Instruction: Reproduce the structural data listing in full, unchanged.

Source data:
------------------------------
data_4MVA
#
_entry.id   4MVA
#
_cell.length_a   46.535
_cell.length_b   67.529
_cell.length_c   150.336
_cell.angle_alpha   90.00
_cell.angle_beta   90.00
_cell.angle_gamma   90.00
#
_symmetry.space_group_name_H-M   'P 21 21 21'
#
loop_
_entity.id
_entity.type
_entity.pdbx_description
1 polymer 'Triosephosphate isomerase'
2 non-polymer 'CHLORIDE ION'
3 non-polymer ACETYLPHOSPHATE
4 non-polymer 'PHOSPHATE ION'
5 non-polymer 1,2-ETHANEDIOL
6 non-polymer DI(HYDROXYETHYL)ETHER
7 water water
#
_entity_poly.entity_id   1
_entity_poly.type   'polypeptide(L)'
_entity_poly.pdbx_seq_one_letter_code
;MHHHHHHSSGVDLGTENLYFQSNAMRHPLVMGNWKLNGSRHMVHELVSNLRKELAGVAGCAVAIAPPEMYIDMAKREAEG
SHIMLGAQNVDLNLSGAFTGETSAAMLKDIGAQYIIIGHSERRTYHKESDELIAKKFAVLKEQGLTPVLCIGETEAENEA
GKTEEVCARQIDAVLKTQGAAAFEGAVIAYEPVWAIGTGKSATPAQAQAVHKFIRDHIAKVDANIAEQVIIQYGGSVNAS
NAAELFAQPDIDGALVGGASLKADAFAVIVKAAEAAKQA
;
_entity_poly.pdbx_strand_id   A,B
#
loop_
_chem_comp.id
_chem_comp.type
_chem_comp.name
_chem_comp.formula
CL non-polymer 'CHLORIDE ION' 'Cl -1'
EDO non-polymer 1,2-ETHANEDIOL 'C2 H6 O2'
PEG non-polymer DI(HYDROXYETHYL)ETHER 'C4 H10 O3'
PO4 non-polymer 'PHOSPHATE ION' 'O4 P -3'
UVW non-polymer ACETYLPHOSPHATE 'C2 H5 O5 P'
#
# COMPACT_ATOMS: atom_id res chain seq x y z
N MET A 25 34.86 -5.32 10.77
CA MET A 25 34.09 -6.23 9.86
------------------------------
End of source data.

data_4MVA
#
_entry.id   4MVA
#
_cell.length_a   46.535
_cell.length_b   67.529
_cell.length_c   150.336
_cell.angle_alpha   90.00
_cell.angle_beta   90.00
_cell.angle_gamma   90.00
#
_symmetry.space_group_name_H-M   'P 21 21 21'
#
loop_
_entity.id
_entity.type
_entity.pdbx_description
1 polymer 'Triosephosphate isomerase'
2 non-polymer 'CHLORIDE ION'
3 non-polymer ACETYLPHOSPHATE
4 non-polymer 'PHOSPHATE ION'
5 non-polymer 1,2-ETHANEDIOL
6 non-polymer DI(HYDROXYETHYL)ETHER
7 water water
#
_entity_poly.entity_id   1
_entity_poly.type   'polypeptide(L)'
_entity_poly.pdbx_seq_one_letter_code
;MHHHHHHSSGVDLGTENLYFQSNAMRHPLVMGNWKLNGSRHMVHELVSNLRKELAGVAGCAVAIAPPEMYIDMAKREAEG
SHIMLGAQNVDLNLSGAFTGETSAAMLKDIGAQYIIIGHSERRTYHKESDELIAKKFAVLKEQGLTPVLCIGETEAENEA
GKTEEVCARQIDAVLKTQGAAAFEGAVIAYEPVWAIGTGKSATPAQAQAVHKFIRDHIAKVDANIAEQVIIQYGGSVNAS
NAAELFAQPDIDGALVGGASLKADAFAVIVKAAEAAKQA
;
_entity_poly.pdbx_strand_id   A,B
#
loop_
_chem_comp.id
_chem_comp.type
_chem_comp.name
_chem_comp.formula
CL non-polymer 'CHLORIDE ION' 'Cl -1'
EDO non-polymer 1,2-ETHANEDIOL 'C2 H6 O2'
PEG non-polymer DI(HYDROXYETHYL)ETHER 'C4 H10 O3'
PO4 non-polymer 'PHOSPHATE ION' 'O4 P -3'
UVW non-polymer ACETYLPHOSPHATE 'C2 H5 O5 P'
#
# COMPACT_ATOMS: atom_id res chain seq x y z
N MET A 25 34.86 -5.32 10.77
CA MET A 25 34.09 -6.23 9.86